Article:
An alternate configuration to template.outputFileName, template.output allows for writing several compiled template files. This is ideal when using compiled templates across multiple pages as opposed to a single page web app. template.output and template.outputFileName cannot both be used at the same time.


All of the templates contained inside folders are compiled and bundled together. It is recursive, so any templates inside sub-folders are included as well. folders entries are relative to watch.sourceDir and must exist. If left a blank string, the folder used will be watch.sourceDir.


template.output[].outputFileName is identical to template.outputFileName except it is scoped in this case to just the folder specified by the folder property. There is no default, so this property must be provided.


If Growl is installed and turned on, a Growl notification will be created for each failed or successful asset compile. In the event Growl gets too spammy, Growl notifications can be turned off for successful compiles or turned off entirely.

To allow Mimosa to use Growl, an extra library needs to be instlled. For details on installation on your system, check out the node-growl page.

Whether or not Info level logging is enabled.

The color for Info level logging.


Whether or not WARN level logging is enabled.


The color for WARN level logging.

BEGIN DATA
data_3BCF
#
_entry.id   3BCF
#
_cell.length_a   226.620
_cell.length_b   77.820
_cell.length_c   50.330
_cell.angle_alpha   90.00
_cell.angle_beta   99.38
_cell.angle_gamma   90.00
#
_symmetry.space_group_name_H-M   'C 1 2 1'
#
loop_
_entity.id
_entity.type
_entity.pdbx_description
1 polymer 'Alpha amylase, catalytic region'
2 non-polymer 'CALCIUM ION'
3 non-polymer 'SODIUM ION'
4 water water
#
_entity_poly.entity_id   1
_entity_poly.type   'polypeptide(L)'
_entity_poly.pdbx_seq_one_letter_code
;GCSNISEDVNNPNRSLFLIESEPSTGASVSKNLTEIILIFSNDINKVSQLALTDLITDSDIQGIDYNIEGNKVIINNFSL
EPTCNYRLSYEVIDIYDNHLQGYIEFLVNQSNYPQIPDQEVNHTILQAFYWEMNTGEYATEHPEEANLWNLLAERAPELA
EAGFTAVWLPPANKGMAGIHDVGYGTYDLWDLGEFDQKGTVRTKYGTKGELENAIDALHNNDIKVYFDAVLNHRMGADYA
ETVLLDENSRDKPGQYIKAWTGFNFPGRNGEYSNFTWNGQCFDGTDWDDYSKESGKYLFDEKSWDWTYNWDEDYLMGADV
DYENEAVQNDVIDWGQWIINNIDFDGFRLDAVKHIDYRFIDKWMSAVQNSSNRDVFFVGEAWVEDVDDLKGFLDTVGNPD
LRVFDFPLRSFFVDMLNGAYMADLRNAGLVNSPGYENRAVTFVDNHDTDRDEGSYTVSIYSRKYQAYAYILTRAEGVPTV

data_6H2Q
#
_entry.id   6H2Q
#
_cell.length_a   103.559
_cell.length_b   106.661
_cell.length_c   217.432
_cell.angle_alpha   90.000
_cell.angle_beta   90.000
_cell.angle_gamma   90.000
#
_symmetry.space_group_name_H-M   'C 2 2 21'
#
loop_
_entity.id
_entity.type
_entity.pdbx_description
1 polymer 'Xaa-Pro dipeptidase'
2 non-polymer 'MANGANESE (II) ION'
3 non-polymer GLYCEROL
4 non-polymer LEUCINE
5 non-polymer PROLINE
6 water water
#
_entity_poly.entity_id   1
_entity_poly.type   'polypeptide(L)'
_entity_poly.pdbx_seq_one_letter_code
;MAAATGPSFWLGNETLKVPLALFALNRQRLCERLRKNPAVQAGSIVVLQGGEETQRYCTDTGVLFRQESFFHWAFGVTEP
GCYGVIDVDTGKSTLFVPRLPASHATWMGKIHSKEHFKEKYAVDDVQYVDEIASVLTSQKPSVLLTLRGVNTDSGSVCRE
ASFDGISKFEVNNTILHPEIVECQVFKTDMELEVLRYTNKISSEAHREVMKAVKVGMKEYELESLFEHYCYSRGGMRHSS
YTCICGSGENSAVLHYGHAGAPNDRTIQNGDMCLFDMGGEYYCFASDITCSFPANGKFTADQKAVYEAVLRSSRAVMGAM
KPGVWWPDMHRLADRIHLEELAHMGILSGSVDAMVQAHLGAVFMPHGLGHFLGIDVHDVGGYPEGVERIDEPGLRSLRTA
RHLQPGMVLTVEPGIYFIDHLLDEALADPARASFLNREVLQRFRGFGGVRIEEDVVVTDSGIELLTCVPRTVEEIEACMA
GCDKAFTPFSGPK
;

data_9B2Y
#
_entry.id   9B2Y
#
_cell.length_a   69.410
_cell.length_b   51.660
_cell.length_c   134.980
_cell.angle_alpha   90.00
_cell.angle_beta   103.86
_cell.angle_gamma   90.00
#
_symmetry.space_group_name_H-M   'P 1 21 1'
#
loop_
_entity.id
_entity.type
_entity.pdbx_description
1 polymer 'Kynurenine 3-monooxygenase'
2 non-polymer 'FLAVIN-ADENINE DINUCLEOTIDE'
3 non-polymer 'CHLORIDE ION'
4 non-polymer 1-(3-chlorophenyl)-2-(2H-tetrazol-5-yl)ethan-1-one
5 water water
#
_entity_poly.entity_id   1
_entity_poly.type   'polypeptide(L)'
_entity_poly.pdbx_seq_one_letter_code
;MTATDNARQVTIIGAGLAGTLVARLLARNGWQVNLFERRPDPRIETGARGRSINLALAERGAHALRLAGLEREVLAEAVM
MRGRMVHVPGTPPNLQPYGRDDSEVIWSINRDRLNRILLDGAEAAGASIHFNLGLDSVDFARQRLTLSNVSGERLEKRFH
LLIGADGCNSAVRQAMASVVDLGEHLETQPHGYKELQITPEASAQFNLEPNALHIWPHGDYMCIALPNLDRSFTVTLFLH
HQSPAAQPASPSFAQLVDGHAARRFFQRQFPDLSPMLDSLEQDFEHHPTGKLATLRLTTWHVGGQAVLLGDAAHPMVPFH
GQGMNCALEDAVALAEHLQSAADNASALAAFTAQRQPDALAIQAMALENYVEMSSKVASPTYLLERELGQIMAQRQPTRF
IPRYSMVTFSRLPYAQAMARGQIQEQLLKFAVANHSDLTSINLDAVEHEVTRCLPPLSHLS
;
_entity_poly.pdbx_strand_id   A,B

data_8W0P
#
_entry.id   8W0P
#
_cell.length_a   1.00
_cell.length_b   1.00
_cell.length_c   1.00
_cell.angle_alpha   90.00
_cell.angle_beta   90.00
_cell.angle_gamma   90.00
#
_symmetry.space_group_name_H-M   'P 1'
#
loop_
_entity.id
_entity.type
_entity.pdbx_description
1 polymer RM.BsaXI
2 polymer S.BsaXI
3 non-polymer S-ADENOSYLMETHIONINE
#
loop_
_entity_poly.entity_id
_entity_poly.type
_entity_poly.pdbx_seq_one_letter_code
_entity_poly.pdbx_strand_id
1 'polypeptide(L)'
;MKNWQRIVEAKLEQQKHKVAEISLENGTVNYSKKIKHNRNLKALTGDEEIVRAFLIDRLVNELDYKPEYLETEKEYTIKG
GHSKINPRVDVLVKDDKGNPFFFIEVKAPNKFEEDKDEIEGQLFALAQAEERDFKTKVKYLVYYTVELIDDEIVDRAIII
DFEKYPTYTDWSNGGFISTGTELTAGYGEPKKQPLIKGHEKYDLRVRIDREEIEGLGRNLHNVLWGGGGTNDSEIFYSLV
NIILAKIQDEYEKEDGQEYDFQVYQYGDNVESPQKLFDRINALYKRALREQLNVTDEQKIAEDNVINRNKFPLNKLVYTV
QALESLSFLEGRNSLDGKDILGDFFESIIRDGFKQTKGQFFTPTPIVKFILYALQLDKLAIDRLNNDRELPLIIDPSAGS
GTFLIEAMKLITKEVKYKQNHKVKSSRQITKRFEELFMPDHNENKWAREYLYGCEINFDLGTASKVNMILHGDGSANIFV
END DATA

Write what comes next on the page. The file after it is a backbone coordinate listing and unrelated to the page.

Whether or not Success level logging is enabled.


The color for Success level logging.


Whether or not ERROR level logging is enabled.

logger: {
  info: {
    enabled: true,
    color: null
  warn: {
    enabled: true,
    color: 'yellow+bold'
  success: {
    enabled: true,
    color: 'green'
  error: {
    enabled: true,
    color: 'red+bold'
  debug: {
    color: 'blue'
  embeddedText: {
    enabled: true,
    color: 'cyan'
  growl: {
    enabled: true,
    onStartup: false,
    onSuccess: true


The color for ERROR level logging.


The color for Debug level logging.


Whether or not embedded content in log messages is differently colored.


The color for embedded content.


Whether or not Mimosa will attempt to send Growl messages.


Controls whether or not to Growl when assets successfully compile/copy on startup. If there are 100 CoffeeScript files, and clean and watch are performed, there will be 100 successful compiles. This setting prevents growl messages for those successful compiles.


Whether or not to Growl success log messages after startup.